Sunday, 7 January 2018

A winter visitor

After the rain and snow of late, a cold spell is now upon us and it has brought in an unusual and welcome bird to our garden - a pair of Brambling (Fringilla montifringilla).

I haven't seen a Brambling in years and even then it was a very fleeting glance, this time I got excellent views and time to photograph. Easily mistaken for a Chaffinch at a quick glance, this stunning little bird has so much more going on.

Diagnostically key is the black tipped yellow beak. A lovely peachy-red upper chest is complemented with the wing bars and primaries. Like many finches, there are hints of gold in the flight feathers.
The underside is white/buff with neat rows of black specks. On the back, an obvious white stripe down the back and the black and white shading at the neck are also diagnostic.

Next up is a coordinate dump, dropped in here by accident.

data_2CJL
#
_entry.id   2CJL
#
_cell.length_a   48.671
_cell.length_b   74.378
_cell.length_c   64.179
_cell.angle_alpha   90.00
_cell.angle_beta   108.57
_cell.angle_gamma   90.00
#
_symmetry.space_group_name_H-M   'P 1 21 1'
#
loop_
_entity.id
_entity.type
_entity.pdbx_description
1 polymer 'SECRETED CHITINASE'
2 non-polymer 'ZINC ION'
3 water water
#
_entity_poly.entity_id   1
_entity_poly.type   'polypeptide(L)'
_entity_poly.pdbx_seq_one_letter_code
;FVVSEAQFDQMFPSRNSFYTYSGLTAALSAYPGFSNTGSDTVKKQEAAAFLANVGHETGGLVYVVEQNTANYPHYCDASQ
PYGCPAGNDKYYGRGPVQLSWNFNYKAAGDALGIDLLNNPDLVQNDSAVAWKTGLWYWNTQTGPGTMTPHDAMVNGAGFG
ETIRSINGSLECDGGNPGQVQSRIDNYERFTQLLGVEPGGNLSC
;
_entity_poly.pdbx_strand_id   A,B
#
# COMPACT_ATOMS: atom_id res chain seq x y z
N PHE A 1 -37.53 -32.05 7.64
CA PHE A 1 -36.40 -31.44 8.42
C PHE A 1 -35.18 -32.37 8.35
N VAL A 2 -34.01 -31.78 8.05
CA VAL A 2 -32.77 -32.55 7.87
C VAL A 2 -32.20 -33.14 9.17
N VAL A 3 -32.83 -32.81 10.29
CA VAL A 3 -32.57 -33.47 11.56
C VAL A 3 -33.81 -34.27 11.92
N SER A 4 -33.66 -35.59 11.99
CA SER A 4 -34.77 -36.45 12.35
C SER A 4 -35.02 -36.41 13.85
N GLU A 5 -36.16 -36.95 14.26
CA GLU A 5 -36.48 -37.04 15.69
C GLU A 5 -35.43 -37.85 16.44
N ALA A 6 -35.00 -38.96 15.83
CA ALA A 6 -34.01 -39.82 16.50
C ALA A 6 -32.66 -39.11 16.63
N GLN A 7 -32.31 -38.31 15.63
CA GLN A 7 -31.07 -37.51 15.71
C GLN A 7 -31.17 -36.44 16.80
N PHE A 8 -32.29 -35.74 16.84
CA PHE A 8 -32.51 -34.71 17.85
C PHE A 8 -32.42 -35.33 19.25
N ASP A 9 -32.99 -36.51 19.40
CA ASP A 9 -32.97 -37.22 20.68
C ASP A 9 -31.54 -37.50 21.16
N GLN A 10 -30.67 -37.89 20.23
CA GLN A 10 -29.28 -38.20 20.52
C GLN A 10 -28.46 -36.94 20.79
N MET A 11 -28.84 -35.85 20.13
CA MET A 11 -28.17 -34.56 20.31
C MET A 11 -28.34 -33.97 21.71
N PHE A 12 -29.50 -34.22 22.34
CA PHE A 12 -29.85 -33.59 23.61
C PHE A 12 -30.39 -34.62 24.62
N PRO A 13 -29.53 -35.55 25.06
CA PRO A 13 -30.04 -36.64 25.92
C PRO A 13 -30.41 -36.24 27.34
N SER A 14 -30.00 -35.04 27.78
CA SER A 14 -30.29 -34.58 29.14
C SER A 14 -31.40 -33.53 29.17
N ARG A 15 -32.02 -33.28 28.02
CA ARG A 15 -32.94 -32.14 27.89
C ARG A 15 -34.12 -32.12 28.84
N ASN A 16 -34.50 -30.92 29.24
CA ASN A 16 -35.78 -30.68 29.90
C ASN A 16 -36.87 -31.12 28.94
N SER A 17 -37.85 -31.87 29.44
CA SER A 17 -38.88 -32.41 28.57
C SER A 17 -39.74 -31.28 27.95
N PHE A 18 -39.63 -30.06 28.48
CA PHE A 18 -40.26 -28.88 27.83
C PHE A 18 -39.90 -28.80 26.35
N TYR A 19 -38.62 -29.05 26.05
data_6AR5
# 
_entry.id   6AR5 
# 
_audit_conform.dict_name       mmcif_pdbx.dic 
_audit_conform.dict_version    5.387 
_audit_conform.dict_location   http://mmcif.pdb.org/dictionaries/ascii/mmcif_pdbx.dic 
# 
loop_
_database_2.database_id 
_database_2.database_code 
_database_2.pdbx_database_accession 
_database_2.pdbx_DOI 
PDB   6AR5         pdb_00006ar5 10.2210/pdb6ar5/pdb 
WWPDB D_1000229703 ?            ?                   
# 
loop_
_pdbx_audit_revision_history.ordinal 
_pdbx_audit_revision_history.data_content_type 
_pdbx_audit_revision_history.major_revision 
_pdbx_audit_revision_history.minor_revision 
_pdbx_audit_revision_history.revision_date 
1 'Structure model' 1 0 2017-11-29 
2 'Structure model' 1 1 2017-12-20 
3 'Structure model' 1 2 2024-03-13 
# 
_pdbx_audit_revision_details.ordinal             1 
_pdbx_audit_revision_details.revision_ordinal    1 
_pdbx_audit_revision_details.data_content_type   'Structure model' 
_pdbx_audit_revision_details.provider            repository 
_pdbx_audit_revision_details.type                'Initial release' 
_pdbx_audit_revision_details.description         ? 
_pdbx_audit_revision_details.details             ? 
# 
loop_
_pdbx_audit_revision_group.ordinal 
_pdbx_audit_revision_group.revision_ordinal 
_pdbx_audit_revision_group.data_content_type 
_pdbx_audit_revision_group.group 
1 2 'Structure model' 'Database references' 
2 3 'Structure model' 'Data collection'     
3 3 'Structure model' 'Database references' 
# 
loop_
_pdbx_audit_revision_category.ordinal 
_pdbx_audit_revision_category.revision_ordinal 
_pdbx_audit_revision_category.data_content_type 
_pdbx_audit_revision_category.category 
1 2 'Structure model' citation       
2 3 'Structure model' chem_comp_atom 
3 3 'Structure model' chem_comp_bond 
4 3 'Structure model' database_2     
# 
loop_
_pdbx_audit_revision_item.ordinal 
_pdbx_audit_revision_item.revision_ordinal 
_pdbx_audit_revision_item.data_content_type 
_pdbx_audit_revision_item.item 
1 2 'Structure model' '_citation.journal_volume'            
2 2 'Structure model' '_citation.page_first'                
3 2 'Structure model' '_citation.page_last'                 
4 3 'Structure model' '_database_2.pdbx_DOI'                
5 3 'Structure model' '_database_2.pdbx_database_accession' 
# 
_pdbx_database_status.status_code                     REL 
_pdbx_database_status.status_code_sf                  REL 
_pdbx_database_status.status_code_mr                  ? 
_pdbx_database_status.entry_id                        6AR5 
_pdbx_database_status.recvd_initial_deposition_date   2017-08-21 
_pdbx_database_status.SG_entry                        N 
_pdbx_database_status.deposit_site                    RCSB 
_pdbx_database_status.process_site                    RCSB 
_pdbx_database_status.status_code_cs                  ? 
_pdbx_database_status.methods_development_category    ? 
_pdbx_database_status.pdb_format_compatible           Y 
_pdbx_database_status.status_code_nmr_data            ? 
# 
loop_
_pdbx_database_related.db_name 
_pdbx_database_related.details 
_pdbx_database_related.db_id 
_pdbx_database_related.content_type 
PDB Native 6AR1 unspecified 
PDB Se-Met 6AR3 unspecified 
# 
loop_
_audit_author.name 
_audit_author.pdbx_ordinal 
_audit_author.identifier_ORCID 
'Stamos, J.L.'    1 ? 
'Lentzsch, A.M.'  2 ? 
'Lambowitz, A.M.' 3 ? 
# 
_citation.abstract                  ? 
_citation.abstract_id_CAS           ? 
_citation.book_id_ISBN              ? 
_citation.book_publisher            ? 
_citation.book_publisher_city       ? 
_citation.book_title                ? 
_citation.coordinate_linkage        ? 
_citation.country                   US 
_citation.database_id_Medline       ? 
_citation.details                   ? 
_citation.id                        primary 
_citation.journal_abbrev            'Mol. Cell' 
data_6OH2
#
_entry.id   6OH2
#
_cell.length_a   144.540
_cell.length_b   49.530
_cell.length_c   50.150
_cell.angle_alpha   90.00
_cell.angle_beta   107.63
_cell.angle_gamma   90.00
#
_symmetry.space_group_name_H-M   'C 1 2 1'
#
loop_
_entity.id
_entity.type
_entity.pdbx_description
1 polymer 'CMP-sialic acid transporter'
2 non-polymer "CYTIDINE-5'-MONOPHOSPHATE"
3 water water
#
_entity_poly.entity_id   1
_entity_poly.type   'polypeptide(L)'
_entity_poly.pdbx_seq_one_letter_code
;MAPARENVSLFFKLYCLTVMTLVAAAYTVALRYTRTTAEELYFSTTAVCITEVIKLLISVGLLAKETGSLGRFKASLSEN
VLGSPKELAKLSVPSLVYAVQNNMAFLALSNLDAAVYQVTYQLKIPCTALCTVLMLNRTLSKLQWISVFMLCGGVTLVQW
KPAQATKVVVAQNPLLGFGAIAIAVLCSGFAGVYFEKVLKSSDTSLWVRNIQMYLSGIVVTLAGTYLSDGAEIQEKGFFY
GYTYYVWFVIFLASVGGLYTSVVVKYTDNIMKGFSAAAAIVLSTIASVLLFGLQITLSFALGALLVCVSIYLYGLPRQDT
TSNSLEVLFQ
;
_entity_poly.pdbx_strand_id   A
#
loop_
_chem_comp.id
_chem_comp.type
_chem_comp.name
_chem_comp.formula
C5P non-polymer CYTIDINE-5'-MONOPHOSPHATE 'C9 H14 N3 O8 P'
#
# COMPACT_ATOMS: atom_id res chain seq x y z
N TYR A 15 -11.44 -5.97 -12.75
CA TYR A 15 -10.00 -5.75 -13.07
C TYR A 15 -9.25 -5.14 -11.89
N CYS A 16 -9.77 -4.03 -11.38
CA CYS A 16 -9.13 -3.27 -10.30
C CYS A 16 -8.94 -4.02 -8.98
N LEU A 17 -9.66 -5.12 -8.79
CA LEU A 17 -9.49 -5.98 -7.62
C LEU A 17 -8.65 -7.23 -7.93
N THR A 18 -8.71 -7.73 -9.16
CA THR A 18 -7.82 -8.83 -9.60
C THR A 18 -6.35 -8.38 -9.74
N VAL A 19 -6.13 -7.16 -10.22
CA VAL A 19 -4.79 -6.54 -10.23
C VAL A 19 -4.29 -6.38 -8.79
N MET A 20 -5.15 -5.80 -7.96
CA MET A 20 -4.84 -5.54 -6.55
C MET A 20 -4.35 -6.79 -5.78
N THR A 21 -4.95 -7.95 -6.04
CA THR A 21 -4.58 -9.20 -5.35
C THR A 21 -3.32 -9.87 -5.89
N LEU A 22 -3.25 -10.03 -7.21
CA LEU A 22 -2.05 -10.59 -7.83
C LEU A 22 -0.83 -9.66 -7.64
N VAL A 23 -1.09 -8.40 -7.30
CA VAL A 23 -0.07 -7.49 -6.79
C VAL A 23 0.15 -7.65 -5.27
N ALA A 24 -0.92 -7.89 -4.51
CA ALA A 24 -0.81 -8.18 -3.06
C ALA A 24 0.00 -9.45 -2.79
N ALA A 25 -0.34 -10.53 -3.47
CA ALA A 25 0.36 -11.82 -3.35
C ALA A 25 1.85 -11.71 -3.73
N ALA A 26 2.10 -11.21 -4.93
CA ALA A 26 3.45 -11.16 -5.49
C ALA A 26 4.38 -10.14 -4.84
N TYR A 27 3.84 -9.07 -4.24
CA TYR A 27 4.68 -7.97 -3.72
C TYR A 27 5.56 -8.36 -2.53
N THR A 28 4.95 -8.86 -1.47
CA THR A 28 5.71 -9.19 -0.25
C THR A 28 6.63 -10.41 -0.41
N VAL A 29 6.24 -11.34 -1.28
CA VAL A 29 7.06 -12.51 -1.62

They are charming birds and in the cold had fluffed themselves up on occasion to look like round pop poms of feathers with little beaks sticking out.

Common in large flocks many Bramblings come to this country from northern Scandinavia in the winter. They breed in the birch forests of Norway and Sweden.

Most often recorded in gardens in March there are peaks in the years they appear. Previous good years for Brambling were 2008, 2011 and 2013. They are more commonly seen in flocks often with other ground feeding finches such as Chaffinch feeding on Beech Mast although checks on my patch around the beech trees revealed none.

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